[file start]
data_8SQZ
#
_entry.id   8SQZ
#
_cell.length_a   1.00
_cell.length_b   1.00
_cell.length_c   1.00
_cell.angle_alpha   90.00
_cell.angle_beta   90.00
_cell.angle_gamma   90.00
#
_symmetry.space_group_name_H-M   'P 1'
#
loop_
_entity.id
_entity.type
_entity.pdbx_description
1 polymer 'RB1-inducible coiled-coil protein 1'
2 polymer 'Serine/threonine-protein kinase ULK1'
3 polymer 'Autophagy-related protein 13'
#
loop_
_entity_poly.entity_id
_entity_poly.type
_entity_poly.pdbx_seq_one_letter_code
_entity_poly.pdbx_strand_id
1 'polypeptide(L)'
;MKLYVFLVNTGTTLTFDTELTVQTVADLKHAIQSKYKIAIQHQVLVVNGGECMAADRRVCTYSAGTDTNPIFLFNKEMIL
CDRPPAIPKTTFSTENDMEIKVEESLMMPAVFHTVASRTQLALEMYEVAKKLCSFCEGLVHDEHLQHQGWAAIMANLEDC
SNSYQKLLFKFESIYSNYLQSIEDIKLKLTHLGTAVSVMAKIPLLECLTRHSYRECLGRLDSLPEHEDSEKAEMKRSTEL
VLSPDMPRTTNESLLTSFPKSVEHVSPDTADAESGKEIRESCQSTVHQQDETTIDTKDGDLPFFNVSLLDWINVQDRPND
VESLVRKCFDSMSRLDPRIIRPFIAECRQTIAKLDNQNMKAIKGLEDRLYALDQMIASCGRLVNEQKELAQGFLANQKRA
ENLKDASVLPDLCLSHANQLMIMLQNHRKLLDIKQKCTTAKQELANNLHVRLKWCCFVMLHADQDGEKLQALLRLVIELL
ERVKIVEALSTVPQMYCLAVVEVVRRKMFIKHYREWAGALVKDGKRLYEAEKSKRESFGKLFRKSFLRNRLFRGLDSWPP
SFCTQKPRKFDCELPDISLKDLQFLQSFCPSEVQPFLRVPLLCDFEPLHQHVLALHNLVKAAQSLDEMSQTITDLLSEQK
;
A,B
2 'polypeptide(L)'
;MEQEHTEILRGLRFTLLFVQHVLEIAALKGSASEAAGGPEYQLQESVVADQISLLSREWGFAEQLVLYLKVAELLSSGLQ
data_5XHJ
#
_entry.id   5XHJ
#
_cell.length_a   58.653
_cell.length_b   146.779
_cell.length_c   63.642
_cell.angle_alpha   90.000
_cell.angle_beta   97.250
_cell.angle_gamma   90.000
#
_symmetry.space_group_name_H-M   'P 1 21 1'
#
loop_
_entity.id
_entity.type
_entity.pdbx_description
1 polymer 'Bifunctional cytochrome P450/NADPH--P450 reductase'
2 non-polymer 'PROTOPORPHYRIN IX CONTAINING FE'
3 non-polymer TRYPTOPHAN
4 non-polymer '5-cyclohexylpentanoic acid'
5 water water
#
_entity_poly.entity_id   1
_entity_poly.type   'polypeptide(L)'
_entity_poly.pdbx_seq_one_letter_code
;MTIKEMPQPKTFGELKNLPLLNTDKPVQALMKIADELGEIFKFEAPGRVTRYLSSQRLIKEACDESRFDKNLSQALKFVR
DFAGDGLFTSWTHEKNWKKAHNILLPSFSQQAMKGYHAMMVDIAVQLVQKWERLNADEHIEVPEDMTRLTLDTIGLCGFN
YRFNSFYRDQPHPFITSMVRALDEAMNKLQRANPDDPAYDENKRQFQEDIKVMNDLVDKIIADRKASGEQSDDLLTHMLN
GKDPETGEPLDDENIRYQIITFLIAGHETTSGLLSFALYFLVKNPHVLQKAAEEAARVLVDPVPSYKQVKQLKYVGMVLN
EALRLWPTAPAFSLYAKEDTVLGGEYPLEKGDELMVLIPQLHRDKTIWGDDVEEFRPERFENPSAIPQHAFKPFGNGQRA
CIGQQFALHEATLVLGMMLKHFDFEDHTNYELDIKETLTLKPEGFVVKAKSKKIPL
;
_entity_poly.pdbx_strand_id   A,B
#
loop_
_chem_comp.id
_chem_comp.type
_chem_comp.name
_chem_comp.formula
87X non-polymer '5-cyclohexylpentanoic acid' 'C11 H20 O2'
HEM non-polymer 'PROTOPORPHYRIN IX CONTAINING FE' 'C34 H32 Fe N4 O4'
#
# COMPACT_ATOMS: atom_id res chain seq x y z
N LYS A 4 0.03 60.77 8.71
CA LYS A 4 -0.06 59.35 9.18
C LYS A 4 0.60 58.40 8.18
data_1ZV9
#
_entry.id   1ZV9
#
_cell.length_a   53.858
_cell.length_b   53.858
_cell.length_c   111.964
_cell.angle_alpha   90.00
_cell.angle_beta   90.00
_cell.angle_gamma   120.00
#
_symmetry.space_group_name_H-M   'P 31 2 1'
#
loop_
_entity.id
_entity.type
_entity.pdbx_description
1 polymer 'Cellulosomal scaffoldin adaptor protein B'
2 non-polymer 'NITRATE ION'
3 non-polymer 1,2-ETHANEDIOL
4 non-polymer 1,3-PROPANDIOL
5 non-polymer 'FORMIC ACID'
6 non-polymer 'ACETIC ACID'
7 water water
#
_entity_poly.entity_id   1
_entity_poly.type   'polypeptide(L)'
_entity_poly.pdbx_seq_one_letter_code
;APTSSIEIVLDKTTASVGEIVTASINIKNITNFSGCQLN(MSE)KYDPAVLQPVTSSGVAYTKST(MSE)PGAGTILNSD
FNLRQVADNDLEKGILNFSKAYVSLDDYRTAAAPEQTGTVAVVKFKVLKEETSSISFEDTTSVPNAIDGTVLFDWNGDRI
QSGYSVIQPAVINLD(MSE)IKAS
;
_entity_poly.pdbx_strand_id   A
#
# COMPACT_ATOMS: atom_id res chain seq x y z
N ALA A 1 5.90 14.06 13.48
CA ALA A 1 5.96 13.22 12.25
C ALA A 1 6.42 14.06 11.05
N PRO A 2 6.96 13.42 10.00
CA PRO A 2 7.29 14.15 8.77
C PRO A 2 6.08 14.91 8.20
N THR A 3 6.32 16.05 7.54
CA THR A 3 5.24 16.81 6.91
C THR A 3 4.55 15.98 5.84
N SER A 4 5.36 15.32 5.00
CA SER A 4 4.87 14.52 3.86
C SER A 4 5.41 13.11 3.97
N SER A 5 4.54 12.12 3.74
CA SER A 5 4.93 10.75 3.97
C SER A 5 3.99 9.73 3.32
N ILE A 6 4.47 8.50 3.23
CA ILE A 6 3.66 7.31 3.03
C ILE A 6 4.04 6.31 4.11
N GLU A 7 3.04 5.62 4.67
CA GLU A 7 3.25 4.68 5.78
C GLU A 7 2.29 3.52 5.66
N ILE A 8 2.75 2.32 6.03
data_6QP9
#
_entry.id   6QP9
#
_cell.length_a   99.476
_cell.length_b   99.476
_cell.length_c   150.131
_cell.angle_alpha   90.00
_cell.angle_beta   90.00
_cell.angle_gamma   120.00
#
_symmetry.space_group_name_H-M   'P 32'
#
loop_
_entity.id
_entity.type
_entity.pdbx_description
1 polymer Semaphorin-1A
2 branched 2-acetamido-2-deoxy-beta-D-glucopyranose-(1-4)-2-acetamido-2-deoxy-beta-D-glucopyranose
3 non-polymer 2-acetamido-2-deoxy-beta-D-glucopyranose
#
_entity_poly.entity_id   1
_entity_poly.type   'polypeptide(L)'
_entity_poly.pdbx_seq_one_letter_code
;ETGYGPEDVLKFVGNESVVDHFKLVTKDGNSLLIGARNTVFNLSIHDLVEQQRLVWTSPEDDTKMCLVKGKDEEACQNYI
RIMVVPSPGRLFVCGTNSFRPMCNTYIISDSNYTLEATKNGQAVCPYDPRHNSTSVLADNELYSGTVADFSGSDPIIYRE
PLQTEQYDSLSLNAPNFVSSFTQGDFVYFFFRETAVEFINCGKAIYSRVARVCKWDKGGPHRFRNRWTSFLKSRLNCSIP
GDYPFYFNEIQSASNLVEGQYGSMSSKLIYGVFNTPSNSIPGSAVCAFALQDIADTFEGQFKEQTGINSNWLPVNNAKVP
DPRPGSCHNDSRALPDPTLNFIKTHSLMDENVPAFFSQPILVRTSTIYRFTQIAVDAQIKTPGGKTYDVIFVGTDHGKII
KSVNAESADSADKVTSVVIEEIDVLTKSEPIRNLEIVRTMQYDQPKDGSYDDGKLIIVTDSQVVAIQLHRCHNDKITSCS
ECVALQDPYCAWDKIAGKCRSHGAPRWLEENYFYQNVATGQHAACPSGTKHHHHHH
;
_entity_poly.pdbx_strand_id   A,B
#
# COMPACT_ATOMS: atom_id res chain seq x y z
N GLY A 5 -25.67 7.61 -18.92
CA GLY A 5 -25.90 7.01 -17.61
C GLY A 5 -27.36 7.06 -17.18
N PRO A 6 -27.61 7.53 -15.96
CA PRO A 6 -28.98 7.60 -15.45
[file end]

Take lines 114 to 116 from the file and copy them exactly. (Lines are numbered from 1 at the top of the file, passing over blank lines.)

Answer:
_entity_poly.pdbx_seq_one_letter_code
;APTSSIEIVLDKTTASVGEIVTASINIKNITNFSGCQLN(MSE)KYDPAVLQPVTSSGVAYTKST(MSE)PGAGTILNSD
FNLRQVADNDLEKGILNFSKAYVSLDDYRTAAAPEQTGTVAVVKFKVLKEETSSISFEDTTSVPNAIDGTVLFDWNGDRI